A scene from "Buffalo Girls." (Buffalo Girls )
In the rough-hewn documentary "Buffalo Girls," director Todd Kellstein trains his camera on two 8-year-olds in Thailand's underground Muay Thai prizefighting circles who beat other kids for money as they work their way up from rural matches to bigger bouts.
Some 30,000 children are involved in this world, Kellstein found, and his unflinching approach to the brutality gives the film an unusual energy even as it makes the fighting seem oddly normal — or at the very least gives some sense of the cultural landscape in which this could be acceptable.
Kellstein's debut feature-length documentary, "Buffalo Girls" was shot in remote locations, and it's mainly fighting, interviews and scattered fly-on-the-wall moments without any real sense of overarching style or even point-of-view. In some ways, the film feels simply like a messed-up vacation video, as if Kellstein walked into a fight and then stuck around as he tried to understand what he saw — asking questions of the parents, referees, gamblers and young fighters. Underlining it all is the exuberance and charm of the two main subjects, who make this world seem disarmingly innocent.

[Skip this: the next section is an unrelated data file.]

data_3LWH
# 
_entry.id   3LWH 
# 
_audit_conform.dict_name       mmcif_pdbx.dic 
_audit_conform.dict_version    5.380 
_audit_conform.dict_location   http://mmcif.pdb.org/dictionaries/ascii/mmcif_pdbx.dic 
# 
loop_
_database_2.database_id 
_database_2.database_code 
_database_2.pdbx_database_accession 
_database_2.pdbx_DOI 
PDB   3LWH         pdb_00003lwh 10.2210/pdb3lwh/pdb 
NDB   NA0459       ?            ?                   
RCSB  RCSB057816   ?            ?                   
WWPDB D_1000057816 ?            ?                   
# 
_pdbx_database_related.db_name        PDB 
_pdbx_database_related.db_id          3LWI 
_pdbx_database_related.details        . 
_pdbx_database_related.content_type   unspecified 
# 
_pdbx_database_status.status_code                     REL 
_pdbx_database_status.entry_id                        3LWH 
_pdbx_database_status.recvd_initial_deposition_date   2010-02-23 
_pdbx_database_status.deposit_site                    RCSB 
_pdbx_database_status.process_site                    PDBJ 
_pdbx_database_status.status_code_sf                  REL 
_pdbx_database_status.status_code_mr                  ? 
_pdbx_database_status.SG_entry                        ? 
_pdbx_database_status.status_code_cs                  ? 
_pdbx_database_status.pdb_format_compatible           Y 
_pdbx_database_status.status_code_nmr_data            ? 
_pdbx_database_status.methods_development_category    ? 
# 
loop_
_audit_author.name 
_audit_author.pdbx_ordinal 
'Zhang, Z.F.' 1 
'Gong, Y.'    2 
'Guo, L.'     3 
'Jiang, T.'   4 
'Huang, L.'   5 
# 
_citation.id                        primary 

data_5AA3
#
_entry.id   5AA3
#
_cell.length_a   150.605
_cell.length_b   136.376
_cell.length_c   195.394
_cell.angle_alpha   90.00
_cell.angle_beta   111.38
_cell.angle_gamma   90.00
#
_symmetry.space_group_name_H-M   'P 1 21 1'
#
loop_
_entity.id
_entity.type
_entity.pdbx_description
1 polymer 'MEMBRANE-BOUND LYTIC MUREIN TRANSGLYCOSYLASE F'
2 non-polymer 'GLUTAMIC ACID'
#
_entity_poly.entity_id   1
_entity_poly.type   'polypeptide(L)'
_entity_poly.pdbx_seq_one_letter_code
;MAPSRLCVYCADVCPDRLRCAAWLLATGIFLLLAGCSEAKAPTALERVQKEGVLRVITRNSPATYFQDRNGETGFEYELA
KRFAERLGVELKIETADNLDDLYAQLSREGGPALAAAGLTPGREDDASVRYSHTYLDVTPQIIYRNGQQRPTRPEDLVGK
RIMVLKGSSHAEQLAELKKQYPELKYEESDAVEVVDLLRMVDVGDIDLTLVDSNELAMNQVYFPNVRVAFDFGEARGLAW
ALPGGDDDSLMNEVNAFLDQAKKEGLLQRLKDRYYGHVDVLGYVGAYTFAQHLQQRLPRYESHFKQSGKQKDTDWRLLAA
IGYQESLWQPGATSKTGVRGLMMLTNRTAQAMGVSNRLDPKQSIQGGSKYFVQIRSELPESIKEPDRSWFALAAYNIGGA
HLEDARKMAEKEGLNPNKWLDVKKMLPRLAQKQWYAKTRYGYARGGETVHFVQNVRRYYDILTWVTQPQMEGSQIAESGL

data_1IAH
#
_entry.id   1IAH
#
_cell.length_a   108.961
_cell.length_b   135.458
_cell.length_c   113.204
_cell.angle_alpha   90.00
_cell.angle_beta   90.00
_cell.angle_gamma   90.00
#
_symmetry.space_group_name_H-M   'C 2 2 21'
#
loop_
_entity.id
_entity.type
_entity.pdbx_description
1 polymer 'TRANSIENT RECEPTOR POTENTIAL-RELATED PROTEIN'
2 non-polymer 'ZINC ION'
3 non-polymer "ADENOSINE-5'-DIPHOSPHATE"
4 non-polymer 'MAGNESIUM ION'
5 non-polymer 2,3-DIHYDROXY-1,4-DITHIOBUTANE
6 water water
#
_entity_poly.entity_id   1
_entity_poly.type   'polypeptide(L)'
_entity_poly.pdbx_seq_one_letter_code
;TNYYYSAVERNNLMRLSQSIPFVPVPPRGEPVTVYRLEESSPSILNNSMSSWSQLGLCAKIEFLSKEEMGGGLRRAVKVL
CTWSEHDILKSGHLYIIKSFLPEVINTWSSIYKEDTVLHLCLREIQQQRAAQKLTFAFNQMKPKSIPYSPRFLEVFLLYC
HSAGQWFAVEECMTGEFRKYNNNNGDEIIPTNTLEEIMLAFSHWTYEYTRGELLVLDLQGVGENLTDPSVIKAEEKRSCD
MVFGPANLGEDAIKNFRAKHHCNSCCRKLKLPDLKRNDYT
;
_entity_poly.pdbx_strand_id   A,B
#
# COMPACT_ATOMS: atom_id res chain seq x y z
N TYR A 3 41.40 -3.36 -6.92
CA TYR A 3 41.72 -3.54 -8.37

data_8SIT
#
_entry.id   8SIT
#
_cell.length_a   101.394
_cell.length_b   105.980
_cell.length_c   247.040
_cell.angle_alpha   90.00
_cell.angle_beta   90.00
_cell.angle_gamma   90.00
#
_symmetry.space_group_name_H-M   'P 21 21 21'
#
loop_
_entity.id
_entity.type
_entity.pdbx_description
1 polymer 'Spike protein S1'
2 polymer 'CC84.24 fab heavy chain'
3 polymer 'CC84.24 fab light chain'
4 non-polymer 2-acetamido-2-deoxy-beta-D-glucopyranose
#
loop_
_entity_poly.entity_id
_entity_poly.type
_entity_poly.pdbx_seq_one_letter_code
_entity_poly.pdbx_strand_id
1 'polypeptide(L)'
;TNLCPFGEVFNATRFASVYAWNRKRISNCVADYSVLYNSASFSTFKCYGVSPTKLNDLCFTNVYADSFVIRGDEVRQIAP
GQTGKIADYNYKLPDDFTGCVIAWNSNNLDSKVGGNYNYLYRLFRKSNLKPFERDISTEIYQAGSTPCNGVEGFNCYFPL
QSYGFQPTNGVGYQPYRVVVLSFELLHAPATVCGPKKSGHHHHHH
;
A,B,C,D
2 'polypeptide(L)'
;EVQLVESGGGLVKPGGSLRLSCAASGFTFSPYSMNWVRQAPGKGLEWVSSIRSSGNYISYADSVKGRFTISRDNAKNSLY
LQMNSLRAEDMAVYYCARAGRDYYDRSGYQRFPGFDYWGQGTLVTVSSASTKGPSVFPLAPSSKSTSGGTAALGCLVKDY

It's hard not to be moved by the beaming face of a young girl excited that the prize money she earned helped put her family into a new, better house. Except that the winnings came from punching and kicking another child. It's difficult to say if Kellstein's approach to these difficult cultural dilemmas is meant to leave the audience to decide for themselves or if he can't figure it out either.
"Buffalo Girls." Not rated. 1 hour, 4 minutes. At the Laemmle Noho 7.